UVA vs UVB: Why does UVA penetrate deeper into the skin?

In summary, UVA and UVB are both types of ultraviolet radiation from the sun, but UVA has longer wavelengths and is able to penetrate deeper into the skin. This is because UVA is not absorbed by the ozone layer, allowing it to reach the Earth's surface in higher amounts. UVA also has the ability to pass through glass and clouds, making it present even on cloudy days. While UVB is responsible for sunburns and skin damage, UVA is linked to more serious long-term effects such as premature aging and skin cancer. It is important to protect against both UVA and UVB rays for overall skin health.
  • #1
finnch
4
0
Hello,

My name is Chris and I am trying to understand why UVA radiation, with a longer wavelength, penetrates deeper into the skin than UVB which has a shorter wavelength.

Since E=hv=hc/ λ and
c44eb3c2af933606f2bb928132d7ec21.png
,

then how does a lower energy and lower intensity UVA wave penetrate deeper into the skin than a UVB wave?

Pardoning the pun, I would appreciate it if someone could enlighten me :eek:)

Many thanks...
 
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  • #2
In general, longer wavelength light will always pennetrate deeper into a scattering medium. This is the same reason why the sun appears red at sunset.
 
  • #3
Ygggdrasil said:
In general, longer wavelength light will always pennetrate deeper into a scattering medium. This is the same reason why the sun appears red at sunset.

Dear Sir,

Thank you for your reply but I disagree with your response. In our atmosphere, blue light, with a higher frequency (shorter wavelength) scatters more than red light with a longer wavelength and lower frequency. Scattering is proportional to frequency raised to the power of four...See

An X-Ray has a very high frequency, i.e short wavelength and penetrates both skin and bone and is consistent with the energy and intensity formulas cited earlier. So again, I am trying to find justification for why a longer wave, lower frequency UVA ray penetrates deeper than a shorter wave, higher frequency, higher energy, higher intensity UVB ray.

Thank you,

Chris
 
  • #4
finnch said:
Dear Sir,

Thank you for your reply but I disagree with your response. In our atmosphere, blue light, with a higher frequency (shorter wavelength) scatters more than red light with a longer wavelength and lower frequency. Scattering is proportional to frequency raised to the power of four...See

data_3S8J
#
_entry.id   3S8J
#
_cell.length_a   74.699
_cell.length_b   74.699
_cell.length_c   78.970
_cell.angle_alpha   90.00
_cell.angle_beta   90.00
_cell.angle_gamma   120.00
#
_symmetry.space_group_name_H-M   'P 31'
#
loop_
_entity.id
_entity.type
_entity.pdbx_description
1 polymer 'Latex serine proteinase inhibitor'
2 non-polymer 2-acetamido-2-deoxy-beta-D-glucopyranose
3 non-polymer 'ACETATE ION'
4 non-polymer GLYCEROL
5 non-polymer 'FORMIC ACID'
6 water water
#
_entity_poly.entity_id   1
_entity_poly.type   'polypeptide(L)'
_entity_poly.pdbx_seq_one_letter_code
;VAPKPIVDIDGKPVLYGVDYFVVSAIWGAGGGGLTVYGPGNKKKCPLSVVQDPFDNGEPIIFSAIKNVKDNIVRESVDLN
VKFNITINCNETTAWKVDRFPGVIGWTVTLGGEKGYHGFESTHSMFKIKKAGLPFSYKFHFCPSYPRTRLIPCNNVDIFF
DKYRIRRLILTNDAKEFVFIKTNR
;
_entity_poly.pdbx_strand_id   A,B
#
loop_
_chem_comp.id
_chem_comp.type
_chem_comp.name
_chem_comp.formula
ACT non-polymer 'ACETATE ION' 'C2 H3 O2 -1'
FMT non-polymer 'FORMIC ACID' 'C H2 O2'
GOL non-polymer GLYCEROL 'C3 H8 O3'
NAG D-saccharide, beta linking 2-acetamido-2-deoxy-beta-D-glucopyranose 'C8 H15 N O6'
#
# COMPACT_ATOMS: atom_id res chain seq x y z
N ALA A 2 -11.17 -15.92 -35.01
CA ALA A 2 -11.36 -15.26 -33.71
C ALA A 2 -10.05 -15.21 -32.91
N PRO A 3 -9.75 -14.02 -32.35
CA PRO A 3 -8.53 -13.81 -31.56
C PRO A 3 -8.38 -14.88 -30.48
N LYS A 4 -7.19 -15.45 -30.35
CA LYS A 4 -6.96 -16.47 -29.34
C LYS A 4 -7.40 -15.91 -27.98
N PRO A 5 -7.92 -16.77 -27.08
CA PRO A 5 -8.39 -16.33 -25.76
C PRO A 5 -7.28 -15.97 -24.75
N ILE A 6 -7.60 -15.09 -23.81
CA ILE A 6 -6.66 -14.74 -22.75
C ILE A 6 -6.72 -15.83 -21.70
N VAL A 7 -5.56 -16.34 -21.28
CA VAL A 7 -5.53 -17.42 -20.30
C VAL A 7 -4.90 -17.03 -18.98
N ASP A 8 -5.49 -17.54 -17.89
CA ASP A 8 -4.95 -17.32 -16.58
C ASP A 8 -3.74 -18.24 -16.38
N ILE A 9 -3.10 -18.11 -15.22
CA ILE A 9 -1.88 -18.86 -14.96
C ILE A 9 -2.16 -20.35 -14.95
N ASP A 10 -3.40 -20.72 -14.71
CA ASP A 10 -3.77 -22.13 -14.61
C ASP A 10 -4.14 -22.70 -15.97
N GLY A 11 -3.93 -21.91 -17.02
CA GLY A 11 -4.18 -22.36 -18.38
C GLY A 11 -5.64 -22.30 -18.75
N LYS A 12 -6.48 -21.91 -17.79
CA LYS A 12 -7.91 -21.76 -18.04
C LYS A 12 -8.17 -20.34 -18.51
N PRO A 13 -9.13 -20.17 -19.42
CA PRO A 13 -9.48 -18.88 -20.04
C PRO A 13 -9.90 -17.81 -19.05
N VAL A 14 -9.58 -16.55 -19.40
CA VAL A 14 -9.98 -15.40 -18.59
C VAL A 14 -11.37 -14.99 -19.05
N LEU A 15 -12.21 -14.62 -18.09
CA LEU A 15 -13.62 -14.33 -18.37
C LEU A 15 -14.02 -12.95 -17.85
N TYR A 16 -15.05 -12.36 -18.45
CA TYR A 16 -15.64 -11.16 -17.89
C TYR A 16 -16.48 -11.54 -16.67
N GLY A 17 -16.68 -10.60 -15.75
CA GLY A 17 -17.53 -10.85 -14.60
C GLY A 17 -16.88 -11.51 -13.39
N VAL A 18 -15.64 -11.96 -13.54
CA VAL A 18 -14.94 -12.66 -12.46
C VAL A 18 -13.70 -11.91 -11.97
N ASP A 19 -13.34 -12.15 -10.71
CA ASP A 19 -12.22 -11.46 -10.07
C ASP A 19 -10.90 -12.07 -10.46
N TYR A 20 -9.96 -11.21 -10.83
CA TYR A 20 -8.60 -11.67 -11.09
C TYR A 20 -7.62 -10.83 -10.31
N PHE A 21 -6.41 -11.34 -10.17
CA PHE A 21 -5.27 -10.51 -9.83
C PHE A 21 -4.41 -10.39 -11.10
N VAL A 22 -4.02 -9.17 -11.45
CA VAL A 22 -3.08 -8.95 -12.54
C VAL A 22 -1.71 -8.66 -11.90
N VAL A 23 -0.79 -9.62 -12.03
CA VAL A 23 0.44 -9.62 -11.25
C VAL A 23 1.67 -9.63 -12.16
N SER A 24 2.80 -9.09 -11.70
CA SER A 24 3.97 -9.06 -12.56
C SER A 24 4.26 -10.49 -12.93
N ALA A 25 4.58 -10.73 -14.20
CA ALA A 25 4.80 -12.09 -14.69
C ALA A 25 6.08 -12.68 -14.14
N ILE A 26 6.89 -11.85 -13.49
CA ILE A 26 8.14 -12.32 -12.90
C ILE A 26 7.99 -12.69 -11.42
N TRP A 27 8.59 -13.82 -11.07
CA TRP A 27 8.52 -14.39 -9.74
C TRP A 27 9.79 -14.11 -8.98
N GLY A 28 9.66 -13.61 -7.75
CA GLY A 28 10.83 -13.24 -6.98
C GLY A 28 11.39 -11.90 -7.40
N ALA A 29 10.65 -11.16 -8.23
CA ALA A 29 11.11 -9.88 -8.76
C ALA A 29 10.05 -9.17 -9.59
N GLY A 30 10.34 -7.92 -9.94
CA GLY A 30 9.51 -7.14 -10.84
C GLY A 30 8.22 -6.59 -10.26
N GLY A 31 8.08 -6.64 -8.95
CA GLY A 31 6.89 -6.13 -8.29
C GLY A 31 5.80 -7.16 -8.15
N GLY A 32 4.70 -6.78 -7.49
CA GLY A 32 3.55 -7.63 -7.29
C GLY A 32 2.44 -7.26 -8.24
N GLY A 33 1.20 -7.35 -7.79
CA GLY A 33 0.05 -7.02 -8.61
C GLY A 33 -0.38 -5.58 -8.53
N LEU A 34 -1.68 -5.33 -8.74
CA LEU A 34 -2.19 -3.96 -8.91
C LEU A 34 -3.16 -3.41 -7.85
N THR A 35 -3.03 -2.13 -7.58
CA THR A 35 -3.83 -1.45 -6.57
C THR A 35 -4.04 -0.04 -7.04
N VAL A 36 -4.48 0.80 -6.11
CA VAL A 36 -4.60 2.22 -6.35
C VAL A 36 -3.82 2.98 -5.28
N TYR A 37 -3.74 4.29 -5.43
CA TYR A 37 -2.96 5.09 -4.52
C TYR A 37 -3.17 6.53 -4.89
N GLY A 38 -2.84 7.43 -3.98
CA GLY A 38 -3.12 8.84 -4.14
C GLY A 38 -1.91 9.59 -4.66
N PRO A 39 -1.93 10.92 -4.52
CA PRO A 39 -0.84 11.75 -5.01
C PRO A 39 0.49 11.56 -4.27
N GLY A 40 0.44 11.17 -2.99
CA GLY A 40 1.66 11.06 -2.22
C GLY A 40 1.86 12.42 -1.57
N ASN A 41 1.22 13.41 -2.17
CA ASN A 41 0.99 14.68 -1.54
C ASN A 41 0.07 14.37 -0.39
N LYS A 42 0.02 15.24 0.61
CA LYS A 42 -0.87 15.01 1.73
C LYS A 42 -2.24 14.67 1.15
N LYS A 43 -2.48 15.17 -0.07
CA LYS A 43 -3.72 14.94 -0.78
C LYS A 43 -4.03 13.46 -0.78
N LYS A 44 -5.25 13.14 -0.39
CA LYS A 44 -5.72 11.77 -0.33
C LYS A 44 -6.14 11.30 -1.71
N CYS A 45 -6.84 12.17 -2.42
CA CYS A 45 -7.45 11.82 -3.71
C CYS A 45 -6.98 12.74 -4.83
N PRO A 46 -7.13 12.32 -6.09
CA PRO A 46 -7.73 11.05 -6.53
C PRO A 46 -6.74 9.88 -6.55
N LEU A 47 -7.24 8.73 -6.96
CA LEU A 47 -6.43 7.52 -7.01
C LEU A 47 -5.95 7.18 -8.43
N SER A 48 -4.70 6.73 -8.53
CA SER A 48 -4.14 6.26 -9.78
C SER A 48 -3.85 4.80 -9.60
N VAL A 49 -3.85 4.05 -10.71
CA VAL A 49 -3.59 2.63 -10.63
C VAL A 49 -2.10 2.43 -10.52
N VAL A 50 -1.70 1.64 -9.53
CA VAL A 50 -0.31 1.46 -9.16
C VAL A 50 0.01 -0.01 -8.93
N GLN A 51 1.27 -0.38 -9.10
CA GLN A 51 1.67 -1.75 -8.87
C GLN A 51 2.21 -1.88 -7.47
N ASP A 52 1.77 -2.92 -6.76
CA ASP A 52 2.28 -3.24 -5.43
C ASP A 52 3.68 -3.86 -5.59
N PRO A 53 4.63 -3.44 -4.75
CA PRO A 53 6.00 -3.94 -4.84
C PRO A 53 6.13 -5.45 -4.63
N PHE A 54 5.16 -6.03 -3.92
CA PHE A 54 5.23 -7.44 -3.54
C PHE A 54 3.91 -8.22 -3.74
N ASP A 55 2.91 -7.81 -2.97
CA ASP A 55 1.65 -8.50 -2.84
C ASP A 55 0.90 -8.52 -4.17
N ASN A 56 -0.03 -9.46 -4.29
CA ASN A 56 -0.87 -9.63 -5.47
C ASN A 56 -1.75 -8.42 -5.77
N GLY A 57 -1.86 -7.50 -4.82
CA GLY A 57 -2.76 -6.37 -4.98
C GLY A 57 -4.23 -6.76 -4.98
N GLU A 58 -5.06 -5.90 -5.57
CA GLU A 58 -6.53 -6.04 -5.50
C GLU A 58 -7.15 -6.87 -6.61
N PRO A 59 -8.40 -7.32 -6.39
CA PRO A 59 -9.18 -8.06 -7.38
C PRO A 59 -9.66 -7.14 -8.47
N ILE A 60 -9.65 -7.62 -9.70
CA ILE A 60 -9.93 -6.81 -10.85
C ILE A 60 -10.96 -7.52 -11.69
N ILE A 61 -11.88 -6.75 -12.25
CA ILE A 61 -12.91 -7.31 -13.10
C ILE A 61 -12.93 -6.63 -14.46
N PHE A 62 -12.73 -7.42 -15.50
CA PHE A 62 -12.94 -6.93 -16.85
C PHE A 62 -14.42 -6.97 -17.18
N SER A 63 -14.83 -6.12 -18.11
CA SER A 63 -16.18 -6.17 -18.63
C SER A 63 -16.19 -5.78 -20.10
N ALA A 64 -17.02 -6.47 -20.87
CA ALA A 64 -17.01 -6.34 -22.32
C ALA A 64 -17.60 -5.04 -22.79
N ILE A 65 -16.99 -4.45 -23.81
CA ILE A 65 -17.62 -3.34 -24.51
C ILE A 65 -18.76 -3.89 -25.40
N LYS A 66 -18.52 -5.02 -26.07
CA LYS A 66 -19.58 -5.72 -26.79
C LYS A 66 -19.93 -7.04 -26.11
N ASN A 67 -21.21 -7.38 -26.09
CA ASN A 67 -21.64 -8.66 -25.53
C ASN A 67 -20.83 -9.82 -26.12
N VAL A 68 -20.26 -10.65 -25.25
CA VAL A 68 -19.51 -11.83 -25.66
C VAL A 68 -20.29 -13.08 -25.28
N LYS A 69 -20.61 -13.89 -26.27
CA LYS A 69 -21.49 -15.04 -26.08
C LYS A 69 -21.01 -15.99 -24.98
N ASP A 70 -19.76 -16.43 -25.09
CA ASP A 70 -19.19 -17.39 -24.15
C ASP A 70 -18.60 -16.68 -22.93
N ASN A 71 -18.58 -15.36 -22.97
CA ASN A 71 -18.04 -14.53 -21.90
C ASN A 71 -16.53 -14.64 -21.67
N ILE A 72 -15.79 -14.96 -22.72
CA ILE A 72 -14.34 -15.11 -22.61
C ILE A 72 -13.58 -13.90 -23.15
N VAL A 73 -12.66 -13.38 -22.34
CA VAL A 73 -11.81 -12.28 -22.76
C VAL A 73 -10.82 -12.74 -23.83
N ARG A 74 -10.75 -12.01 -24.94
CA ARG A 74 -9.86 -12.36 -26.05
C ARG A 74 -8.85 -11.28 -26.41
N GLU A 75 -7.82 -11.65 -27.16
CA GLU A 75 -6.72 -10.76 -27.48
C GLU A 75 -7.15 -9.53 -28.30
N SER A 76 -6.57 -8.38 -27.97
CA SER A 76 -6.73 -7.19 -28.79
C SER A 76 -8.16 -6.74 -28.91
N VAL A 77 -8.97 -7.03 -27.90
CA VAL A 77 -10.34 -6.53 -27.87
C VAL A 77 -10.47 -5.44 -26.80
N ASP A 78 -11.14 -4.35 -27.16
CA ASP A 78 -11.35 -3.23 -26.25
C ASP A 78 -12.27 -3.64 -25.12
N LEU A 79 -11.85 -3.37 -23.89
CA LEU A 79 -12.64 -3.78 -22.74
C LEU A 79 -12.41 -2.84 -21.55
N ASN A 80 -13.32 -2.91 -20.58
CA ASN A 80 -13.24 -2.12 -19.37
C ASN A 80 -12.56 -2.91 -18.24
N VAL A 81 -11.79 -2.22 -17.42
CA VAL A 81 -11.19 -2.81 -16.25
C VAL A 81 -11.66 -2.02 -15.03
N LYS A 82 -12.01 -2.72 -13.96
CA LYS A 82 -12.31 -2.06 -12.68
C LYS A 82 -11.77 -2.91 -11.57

An X-Ray has a very high frequency, i.e short wavelength and penetrates both skin and bone and is consistent with the energy and intensity formulas cited earlier. So again, I am trying to find justification for why a longer wave, lower frequency UVA ray penetrates deeper than a shorter wave, higher frequency, higher energy, higher intensity UVB ray.

Thank you,

Chris
Sorry Ygggdrasil,

After a little more reflection, your response does make sense and the youtube video I posted earlier actually supports your response. I was looking for an explanation considering only the energy side of the question without considering the scattering when the light actually interacts with matter. So I guess that when dermatologists tell us that UVB burns more but UVA penetrates more deeply, then it's the scattering of the UVB along the surface of our bodies that causes the surface burn while the longer UVA transmits deeper into the skin without burning the surface as much?

Thank you for your help.

Chris
 

Related to UVA vs UVB: Why does UVA penetrate deeper into the skin?

1. What is the difference between UVA and UVB?

UVA and UVB are both types of ultraviolet radiation from the sun. UVA has a longer wavelength and can penetrate deeper into the skin, while UVB has a shorter wavelength and primarily affects the surface layers of the skin.

2. Why does UVA penetrate deeper into the skin?

UVA has a longer wavelength, which allows it to penetrate deeper into the skin compared to UVB. This is because longer wavelengths are able to pass through the outer layers of the skin more easily.

3. Is UVA or UVB more harmful?

Both UVA and UVB can be harmful to the skin, but in different ways. UVA has been linked to skin aging and wrinkles, while UVB is primarily responsible for sunburns and skin cancer. It is important to protect against both types of UV radiation.

4. Can UVA and UVB both cause skin cancer?

Yes, both UVA and UVB can contribute to the development of skin cancer. However, UVB is considered to be more damaging and is the primary cause of non-melanoma skin cancers, while UVA may play a smaller role in the development of melanoma.

5. How can I protect my skin from UVA and UVB?

The best way to protect your skin from both UVA and UVB is to use a broad-spectrum sunscreen with an SPF of 30 or higher. It is also important to seek shade, wear protective clothing, and limit sun exposure during peak hours (10am-4pm).

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